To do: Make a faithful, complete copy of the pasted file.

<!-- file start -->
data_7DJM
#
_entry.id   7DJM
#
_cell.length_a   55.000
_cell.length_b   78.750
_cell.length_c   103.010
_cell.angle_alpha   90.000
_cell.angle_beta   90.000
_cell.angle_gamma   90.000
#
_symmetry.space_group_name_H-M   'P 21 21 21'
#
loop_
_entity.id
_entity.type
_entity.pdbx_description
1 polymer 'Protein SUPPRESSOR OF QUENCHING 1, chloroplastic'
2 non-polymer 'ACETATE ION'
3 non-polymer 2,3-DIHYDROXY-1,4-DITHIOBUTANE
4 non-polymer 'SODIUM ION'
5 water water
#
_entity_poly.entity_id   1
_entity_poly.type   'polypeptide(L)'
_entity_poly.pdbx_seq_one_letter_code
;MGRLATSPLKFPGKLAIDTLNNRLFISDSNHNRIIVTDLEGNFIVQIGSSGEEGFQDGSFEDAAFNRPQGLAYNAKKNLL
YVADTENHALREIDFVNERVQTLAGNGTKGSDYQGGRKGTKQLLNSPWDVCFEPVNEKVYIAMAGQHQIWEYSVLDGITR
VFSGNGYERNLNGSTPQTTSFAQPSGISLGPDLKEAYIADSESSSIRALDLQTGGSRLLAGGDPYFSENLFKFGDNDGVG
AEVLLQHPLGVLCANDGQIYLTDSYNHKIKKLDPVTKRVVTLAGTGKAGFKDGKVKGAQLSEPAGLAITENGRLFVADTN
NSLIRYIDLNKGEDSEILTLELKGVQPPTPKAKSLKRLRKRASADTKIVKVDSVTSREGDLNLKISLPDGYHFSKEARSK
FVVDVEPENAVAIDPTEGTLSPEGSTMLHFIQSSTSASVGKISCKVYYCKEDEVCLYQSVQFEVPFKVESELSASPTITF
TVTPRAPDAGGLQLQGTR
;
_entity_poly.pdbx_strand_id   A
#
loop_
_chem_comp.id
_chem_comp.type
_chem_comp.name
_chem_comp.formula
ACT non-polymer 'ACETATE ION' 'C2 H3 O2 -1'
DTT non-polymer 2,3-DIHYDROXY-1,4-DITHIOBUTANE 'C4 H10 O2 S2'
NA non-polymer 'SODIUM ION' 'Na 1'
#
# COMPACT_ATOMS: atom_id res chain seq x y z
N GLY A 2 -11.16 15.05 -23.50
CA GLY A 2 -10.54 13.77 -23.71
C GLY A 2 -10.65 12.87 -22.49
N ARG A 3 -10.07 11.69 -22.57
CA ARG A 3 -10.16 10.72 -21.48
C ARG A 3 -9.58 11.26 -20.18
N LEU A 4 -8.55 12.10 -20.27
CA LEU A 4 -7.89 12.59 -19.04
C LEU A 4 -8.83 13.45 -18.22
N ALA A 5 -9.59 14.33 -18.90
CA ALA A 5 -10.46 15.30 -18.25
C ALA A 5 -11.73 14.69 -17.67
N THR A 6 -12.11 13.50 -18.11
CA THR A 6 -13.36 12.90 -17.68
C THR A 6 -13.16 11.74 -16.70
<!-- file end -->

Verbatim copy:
data_7DJM
#
_entry.id   7DJM
#
_cell.length_a   55.000
_cell.length_b   78.750
_cell.length_c   103.010
_cell.angle_alpha   90.000
_cell.angle_beta   90.000
_cell.angle_gamma   90.000
#
_symmetry.space_group_name_H-M   'P 21 21 21'
#
loop_
_entity.id
_entity.type
_entity.pdbx_description
1 polymer 'Protein SUPPRESSOR OF QUENCHING 1, chloroplastic'
2 non-polymer 'ACETATE ION'
3 non-polymer 2,3-DIHYDROXY-1,4-DITHIOBUTANE
4 non-polymer 'SODIUM ION'
5 water water
#
_entity_poly.entity_id   1
_entity_poly.type   'polypeptide(L)'
_entity_poly.pdbx_seq_one_letter_code
;MGRLATSPLKFPGKLAIDTLNNRLFISDSNHNRIIVTDLEGNFIVQIGSSGEEGFQDGSFEDAAFNRPQGLAYNAKKNLL
YVADTENHALREIDFVNERVQTLAGNGTKGSDYQGGRKGTKQLLNSPWDVCFEPVNEKVYIAMAGQHQIWEYSVLDGITR
VFSGNGYERNLNGSTPQTTSFAQPSGISLGPDLKEAYIADSESSSIRALDLQTGGSRLLAGGDPYFSENLFKFGDNDGVG
AEVLLQHPLGVLCANDGQIYLTDSYNHKIKKLDPVTKRVVTLAGTGKAGFKDGKVKGAQLSEPAGLAITENGRLFVADTN
NSLIRYIDLNKGEDSEILTLELKGVQPPTPKAKSLKRLRKRASADTKIVKVDSVTSREGDLNLKISLPDGYHFSKEARSK
FVVDVEPENAVAIDPTEGTLSPEGSTMLHFIQSSTSASVGKISCKVYYCKEDEVCLYQSVQFEVPFKVESELSASPTITF
TVTPRAPDAGGLQLQGTR
;
_entity_poly.pdbx_strand_id   A
#
loop_
_chem_comp.id
_chem_comp.type
_chem_comp.name
_chem_comp.formula
ACT non-polymer 'ACETATE ION' 'C2 H3 O2 -1'
DTT non-polymer 2,3-DIHYDROXY-1,4-DITHIOBUTANE 'C4 H10 O2 S2'
NA non-polymer 'SODIUM ION' 'Na 1'
#
# COMPACT_ATOMS: atom_id res chain seq x y z
N GLY A 2 -11.16 15.05 -23.50
CA GLY A 2 -10.54 13.77 -23.71
C GLY A 2 -10.65 12.87 -22.49
N ARG A 3 -10.07 11.69 -22.57
CA ARG A 3 -10.16 10.72 -21.48
C ARG A 3 -9.58 11.26 -20.18
N LEU A 4 -8.55 12.10 -20.27
CA LEU A 4 -7.89 12.59 -19.04
C LEU A 4 -8.83 13.45 -18.22
N ALA A 5 -9.59 14.33 -18.90
CA ALA A 5 -10.46 15.30 -18.25
C ALA A 5 -11.73 14.69 -17.67
N THR A 6 -12.11 13.50 -18.11
CA THR A 6 -13.36 12.90 -17.68
C THR A 6 -13.16 11.74 -16.70